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CNE Social Media Strategies

CNE Social Media Strategies

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The Spark Mill

May 06, 2016
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Transcript

  1. SOCIAL MEDIA STRATEGY

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  3. SOCIAL MEDIA SERVICES •  Assessments •  Brand Voice •  Social

    Media Plans •  Campaign Strategy and Implementatio n •  Fundraising/ Crowdfunding
  4. OVERVIEW •  Storytelling •  Tools –  Blogs –  Instagram – 

    Infographics –  Twitter and Facebook •  Tactics –  Content Strategy –  Measurement –  Editorial Calendar –  Fundraising •  CASE BREAKS & SPARKS
  5. 1st Gift: THE BEST SOCIAL MEDIA GUIDE EVER

  6. TIME REQUIRED •  Listening: 5 hours a week •  Participate:

    10 hours •  Generate Buzz: 10-15 hours per week •  Share Your Story: 15-20 per week •  Community Building and Social Networking: # 20 hours plus per week http://beth.typepad.com/beths_blog/2008/10/how-much-time-d.html accessed October 2009
  7. MARKETING

  8. MARKETING IS… • WORDS • VISUALS • STRATEGY

  9. What is Your Social Media Personality 1. It’s a Conversation

    –  As a small business or nonprofit on social media you must dance the line between getting involved in local issues and getting too involved. 2. No more than 3 Reasons to Exist 3. Who you are on Social Media Channels should match who you are in life. –  If you are a feisty advocacy organization, your tweets/posts should be feisty and fierce. If you are a conservative and safe org. your messages should follow suit.
  10. SOCIAL MEDIA PERSONALITY

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  12. CREATE YOUR OWN •  3 Audiences •  3 Reasons to

    Report
  13. STORYTELLING

  14. “People don’t share commercials, they share emotions.” Scott Stratten via

    FastCompany.com
  15. WHY ARE STORIES IMPORTANT?

  16. YOUR STORY: CHANNELING A CHAMPION •  Your Story •  What

    Helped •  Transformation •  What do others need? •  What is your Call to Action
  17. CRAFT YOUR STORY

  18. SHIFT FROM NUMBERS TO PEOPLE

  19. TOOLS

  20. BLOGS •  Original Part of Web 2.0 •  Shortened form

    of “web log” •  Fast to update, requires little to no html knowledge •  Popular platforms: wordpress and blogspot
  21. What makes a good blog? •  Compelling images and videos

    •  Links to other social media •  Minimum post of 1 per week •  Interactive in creating a community •  Entertain them! •  Calls to Action
  22. MAKE IT SCANNABLE • Lists • Formatting • Headings • Pictures • Blockquotes • White space

    • KISS http://www.problogger.net/archives/2005/08/19/writing-blog-content-make-it-scannable/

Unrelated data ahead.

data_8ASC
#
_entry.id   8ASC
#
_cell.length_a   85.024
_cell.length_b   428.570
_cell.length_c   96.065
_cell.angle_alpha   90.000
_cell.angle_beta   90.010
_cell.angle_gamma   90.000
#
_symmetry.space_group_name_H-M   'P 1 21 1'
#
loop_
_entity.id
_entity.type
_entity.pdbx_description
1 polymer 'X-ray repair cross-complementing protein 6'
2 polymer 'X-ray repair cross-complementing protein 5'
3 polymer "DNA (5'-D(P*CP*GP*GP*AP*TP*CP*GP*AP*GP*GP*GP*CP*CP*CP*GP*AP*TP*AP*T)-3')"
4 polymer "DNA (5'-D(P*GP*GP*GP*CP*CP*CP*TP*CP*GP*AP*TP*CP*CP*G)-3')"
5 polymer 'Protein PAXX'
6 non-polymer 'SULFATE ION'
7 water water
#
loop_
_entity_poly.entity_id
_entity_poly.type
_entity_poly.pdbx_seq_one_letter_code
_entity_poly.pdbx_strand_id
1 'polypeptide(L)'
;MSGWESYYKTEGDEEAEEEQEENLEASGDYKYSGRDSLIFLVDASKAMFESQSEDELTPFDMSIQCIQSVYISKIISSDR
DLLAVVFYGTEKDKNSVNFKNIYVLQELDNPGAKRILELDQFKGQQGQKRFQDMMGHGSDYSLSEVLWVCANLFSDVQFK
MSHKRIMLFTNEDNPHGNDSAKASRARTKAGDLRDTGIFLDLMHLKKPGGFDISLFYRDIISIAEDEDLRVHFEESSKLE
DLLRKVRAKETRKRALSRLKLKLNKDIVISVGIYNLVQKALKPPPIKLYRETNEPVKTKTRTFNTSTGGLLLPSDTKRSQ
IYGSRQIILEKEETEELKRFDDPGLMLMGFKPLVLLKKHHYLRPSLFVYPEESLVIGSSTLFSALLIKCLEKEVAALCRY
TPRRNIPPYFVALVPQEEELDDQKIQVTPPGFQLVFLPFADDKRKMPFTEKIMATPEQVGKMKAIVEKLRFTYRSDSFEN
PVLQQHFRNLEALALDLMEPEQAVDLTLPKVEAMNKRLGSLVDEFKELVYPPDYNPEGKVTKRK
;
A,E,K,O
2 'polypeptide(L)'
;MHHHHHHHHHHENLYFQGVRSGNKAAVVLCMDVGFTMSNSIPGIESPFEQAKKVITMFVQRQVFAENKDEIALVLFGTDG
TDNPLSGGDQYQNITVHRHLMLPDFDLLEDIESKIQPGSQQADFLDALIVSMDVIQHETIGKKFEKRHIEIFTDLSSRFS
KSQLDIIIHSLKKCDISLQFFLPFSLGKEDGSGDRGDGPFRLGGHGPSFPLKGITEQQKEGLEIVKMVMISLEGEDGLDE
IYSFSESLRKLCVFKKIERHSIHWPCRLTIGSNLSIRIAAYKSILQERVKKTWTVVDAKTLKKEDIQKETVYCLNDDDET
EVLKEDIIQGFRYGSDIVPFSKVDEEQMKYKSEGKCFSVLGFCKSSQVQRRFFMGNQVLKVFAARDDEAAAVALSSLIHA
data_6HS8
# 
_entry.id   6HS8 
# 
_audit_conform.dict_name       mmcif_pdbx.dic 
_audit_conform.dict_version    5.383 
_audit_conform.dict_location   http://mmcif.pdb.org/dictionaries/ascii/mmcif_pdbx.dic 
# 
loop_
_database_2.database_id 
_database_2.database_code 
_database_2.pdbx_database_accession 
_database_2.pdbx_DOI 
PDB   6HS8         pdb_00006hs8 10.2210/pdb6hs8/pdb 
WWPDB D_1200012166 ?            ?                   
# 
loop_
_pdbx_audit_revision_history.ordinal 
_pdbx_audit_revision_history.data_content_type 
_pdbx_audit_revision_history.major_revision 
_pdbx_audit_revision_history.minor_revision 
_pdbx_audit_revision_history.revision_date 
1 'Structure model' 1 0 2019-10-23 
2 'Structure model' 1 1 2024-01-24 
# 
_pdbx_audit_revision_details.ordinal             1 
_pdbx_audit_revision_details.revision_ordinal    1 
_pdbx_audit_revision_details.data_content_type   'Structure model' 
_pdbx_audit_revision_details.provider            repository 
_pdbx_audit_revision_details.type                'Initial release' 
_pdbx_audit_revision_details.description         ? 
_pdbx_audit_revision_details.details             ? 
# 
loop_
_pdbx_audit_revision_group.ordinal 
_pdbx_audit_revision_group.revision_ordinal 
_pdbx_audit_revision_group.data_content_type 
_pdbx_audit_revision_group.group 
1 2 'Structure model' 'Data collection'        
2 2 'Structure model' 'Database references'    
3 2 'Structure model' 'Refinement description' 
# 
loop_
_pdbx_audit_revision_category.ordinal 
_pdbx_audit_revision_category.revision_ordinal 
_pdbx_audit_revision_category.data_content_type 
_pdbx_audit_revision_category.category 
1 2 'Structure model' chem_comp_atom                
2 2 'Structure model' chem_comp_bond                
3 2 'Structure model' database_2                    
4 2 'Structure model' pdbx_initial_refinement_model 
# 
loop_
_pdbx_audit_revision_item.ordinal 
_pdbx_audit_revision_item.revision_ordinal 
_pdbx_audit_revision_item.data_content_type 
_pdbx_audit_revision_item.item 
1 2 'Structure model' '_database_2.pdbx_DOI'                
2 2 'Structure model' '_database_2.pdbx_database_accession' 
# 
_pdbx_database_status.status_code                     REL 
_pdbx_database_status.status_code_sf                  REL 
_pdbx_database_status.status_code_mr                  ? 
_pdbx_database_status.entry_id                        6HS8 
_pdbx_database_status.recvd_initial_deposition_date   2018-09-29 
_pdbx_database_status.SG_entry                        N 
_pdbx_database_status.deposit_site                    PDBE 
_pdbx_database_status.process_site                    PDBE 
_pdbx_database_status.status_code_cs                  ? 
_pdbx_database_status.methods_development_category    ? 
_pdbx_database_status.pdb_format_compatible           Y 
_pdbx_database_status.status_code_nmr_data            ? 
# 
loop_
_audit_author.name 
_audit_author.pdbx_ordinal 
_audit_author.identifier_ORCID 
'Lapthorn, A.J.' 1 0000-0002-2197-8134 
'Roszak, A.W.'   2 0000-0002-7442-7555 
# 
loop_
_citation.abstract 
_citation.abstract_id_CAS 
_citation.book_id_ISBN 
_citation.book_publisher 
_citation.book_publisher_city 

23. MAKE IT SHARABLE • Articles with images get 94% more total

    views. • Entertaining images • Use titles and alternate text • Are you getting pinned? Check! • http://www.pinterest.com/source/ thesparkmill.com/ http://www.jeffbullas.com/2012/05/28/6-powerful-reasons-why-you-should-include-images-in-your- marketing-infographic/#1tbiURdlIeje1mgg.99
  24. REPURPOSING CONTENT

  25. Examples of Good Blogs •  recent •  Links to more

    info •  Links to other social media
  26. Examples of Good Blogs

  27. Examples of good blogs •  Use Tumblr •  Use photos

    •  Instagram •  Social media links •  Using hashtags
  28. FACEBOOK PAGES http:// nonprofitorgs.wordpress.com/ 2012/03/04/11-inspiring- nonprofit-facebook-timelines/

  29. FACEBOOK PAGES Measure and adapt

  30. TO AD OR NOT TO AD

  31. TWITTER ANALYTICS

  32. INSTAGRAM •  An instagram is worth 1000 words •  Simple

    tool to create useful stories and to curate content from others
  33. INSTAGRAM VIDEO •  Show Impact •  Tell Stories •  Inspire

    and Demonstrate Positive# Actions •  Teach Something •  Let Your Supporters Shine •  Testimonials •  Thank Supporters •  http://mediacause.org/7-ways-nonprofits-video-instagram/
  34. INSTAGRAM : NPOS THAT GET IT http://www.pinterest.com/ karvetski/instagram-nonprofits- that-get-it/

  35. BEST PRACTICES FOR NONPROFITS 1.  Report live 2.  Regram 3. 

    Add hastags to captions and like the photos of others 4.  Use third party apps –  Statigram – analytics –  Copygram – printing –  Flipagram and Slidagram 5.  One image a day 6.  Understand what makes a good instagram image 7.  Demonstrate impact, statistics in the captions
  36. FREE STOCK IMAGES •  http://list.ly/l/703

  37. MAKE VIDEOS •  Use what you have •  Prepare ahead

    of time •  Keep it short •  Choose your words carefully •  Include a call to action •  Choose good music https://www.youtube.com/watch?v=szpN6nn2sMo
  38. SET UP AN E-NEWSLETTER

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  40. POWER OF VISUALS

  41. IF DIY: BASICS OF GOOD DESIGN 1.  2-3 Fonts 2. 

    3-4 Colors 3.  Clean Alignment 4.  White Space 5.  Specifications •  Formats •  Distributions •  Branding Guidelines
  42. BAD DESIGN

  43. IMPORTANCE OF BRAND STANDARDS

  44. IMPORTANCE OF EXTRAS together marvelo Strateg Retrea Board Organi Market